I was in London for the UK general election on December 12, the same day the Knesset dissolved and set a new Israeli election in 90 days – March 2. A London cabbie told me before the vote that Britain was as polarized as Israel, but he expected Boris Johnson to trounce Jeremy Corbyn.
His prediction was spot on. Johnson’s Conservative Party beat Corbyn’s Labour Party with a landslide majority of 80 seats in the 650-seat Parliament. The result boosted the Tories’ position in favor of Brexit, with Johnson pledging to withdraw the UK from the European Union by the end of January 2020.
As mayor of London, Johnson visited Israel in 2015, when I met him at the Western Wall. Appearing genuinely moved as he placed his right hand on the wall, he told Rabbi Shmuel Rabinowitz and me that he had Jewish ancestors from Moscow on his mother’s side – some of them rabbis.
“It is a great privilege to come to this Wall for the first time in my life, and I join the prayers for peace in Jerusalem,” he wrote in the visitors’ book.
A week after his victory, Johnson made an encouraging pledge to combat boycotts against Israel, saying it tends to be targeted with “nauseating frequency.”
Johnson’s decisive victory made me wonder if the British election system is better than the Israeli one. Why is Israel facing a third election in a year, and why can’t a leader from either the ruling Likud or the opposition Blue and White form a clear majority in the 120-seat Knesset?
As I toured London with a friend, we saw a Labour election poster mocking Johnson’s closeness to US President Donald Trump. It reminded me of the posters Prime Minister Benjamin Netanyahu had put up of himself with Trump, who is more popular in Israel than he is in the UK.
The cabbie told me that Johnson had slyly shifted his views on Brexit to get into 10 Downing Street, but assured me – after learning I was from Jerusalem – that he was definitely pro-Israel and against the rising tide of antisemitism.
Jewish leaders, led by Chief Rabbi Ephraim Mirvis, had spoken out resolutely against antisemitism within Labour before the election. “A new poison – sanctioned from the top – has taken root in the Labour Party,” Mirvis wrote in The Times of London.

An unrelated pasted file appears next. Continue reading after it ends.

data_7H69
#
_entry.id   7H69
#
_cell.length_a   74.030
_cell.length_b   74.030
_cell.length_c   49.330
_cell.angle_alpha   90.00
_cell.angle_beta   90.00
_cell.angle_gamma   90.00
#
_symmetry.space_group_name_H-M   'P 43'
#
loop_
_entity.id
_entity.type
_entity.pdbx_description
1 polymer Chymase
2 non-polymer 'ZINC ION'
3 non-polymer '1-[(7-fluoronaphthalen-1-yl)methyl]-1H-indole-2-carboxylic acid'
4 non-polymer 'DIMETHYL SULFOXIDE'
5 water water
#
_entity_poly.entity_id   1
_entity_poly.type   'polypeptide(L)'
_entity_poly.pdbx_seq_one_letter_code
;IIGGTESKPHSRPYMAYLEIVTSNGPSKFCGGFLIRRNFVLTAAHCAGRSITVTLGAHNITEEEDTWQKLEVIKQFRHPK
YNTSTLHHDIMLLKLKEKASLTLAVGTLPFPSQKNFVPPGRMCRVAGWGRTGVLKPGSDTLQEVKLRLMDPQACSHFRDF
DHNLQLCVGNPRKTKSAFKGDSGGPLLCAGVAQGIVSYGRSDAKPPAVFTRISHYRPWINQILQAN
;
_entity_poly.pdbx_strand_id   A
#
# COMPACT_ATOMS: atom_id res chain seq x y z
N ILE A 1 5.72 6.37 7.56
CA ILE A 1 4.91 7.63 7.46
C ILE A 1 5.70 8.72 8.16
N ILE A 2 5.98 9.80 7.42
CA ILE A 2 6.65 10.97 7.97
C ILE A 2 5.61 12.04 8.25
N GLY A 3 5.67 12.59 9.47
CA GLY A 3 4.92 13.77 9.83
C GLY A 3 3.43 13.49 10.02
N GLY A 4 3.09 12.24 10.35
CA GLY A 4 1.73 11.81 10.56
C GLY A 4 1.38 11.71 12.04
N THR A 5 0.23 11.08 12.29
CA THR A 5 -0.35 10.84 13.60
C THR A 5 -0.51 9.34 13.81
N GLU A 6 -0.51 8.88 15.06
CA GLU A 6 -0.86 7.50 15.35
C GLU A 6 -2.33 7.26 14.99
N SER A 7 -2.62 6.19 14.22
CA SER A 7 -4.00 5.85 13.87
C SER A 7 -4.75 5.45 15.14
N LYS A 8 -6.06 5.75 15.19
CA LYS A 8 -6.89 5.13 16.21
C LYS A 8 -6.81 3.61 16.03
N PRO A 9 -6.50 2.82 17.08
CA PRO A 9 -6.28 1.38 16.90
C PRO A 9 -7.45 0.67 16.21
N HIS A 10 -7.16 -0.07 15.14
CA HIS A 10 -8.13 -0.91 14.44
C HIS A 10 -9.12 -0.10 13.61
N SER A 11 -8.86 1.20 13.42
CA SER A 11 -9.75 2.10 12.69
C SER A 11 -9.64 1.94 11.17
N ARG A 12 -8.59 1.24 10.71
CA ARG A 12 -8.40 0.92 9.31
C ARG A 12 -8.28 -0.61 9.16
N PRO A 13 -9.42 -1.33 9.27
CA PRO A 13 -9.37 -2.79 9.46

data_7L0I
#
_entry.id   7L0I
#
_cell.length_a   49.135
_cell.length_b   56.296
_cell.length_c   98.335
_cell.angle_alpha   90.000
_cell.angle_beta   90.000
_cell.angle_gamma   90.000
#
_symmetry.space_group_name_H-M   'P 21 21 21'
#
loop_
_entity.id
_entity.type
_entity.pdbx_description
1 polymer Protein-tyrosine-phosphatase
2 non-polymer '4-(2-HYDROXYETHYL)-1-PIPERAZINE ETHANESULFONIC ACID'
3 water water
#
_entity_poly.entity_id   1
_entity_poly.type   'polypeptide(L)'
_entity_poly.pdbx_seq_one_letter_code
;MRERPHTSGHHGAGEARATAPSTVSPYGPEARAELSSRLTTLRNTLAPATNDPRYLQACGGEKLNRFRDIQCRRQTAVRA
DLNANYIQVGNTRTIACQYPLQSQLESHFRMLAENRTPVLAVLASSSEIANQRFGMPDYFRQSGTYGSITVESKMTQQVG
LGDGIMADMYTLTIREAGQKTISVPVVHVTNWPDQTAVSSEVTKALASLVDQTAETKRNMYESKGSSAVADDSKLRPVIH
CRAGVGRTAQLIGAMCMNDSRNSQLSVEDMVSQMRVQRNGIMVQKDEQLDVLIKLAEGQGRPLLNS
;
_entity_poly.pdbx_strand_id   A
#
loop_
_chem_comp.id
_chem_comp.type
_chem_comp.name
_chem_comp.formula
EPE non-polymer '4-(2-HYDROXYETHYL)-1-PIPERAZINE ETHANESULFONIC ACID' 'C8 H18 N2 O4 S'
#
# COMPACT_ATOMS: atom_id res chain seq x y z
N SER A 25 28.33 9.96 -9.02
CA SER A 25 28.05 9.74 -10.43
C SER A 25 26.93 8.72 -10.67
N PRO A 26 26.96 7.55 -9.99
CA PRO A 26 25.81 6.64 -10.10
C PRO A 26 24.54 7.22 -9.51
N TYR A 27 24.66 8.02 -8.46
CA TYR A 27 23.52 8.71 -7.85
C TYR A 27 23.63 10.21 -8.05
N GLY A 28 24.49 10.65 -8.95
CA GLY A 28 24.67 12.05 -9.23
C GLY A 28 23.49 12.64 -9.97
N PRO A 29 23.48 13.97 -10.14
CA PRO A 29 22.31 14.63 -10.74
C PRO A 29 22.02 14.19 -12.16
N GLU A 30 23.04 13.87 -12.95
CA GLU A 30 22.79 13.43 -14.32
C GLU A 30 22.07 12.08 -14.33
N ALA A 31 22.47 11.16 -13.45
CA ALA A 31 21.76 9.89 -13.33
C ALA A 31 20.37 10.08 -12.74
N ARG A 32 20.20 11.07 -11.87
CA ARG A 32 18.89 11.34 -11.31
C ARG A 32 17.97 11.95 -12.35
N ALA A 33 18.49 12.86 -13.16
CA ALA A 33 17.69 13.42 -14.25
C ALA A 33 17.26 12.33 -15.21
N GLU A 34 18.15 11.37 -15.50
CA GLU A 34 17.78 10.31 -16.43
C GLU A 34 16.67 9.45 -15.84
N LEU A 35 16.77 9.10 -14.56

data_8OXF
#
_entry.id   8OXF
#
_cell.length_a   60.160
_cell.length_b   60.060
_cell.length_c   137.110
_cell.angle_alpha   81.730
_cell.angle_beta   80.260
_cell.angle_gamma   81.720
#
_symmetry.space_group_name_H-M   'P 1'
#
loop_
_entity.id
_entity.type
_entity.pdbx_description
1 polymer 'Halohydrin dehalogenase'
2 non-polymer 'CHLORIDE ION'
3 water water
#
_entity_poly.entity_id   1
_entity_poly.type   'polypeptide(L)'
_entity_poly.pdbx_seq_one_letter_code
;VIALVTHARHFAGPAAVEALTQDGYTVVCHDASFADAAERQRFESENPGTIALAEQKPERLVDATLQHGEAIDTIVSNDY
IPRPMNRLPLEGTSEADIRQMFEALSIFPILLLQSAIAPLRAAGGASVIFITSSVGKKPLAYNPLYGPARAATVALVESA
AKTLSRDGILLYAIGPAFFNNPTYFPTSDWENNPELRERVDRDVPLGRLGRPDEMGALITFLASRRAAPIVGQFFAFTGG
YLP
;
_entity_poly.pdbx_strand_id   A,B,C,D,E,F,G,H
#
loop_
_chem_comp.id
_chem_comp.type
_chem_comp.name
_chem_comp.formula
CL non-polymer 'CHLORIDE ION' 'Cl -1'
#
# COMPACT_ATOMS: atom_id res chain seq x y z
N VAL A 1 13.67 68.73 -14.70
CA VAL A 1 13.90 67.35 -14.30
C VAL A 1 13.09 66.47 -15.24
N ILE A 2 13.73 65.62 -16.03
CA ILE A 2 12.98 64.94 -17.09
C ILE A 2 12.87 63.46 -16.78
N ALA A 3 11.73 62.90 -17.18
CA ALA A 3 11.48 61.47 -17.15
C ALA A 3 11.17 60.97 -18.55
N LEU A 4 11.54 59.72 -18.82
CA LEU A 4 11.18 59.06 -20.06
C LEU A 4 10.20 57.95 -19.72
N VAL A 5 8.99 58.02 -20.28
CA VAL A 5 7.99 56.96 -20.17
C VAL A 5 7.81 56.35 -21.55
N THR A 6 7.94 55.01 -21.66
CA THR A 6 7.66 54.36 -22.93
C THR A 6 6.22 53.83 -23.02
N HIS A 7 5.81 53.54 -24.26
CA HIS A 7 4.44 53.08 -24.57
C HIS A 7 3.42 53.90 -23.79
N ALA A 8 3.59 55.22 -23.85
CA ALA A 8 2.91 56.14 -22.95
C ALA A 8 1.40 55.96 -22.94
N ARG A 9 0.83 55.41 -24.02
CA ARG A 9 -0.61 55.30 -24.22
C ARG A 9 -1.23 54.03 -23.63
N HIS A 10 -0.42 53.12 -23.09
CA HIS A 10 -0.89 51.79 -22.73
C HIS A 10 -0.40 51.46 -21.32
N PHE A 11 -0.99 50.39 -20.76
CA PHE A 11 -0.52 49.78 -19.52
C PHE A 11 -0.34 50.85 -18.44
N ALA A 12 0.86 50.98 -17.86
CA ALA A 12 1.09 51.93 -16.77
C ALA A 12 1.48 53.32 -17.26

“Elections should be a celebration of democracy,” Mirvis began, but concluded with a warning, that “the very soul of our nation is at stake.”
My friend reminded me of an aphorism made famous by Winston Churchill that “democracy is the worst form of government except for all those other forms that have been tried from time to time.”
In Britain’s case, democracy seems to have worked this time. Perhaps Israel can learn a lesson from its former colonial rulers?
Jerusalem today has the most supportive leaders, perhaps ever, in Downing Street, the White House, the Kremlin and elsewhere. But why can’t Israel get its own house in order?
I thought of David Ben-Gurion’s credo, “What matters is not what the Goyim [non-Jews] say, but what the Jews do.”
What the Jewish state needs to do in the months ahead is find a way to break the political impasse and bridge the gaping divide between Left and Right, rich and poor, the religious and the secular, Jews, Muslims and Christians.
Now is the time to rally together, a time for strong leadership, national unity and an attitude of gratitude for this miraculous nation of creation and innovation. Now is the time, in Johnson’s words, “for peace in Jerusalem.” That is my fervent wish for Israel as we begin 2020.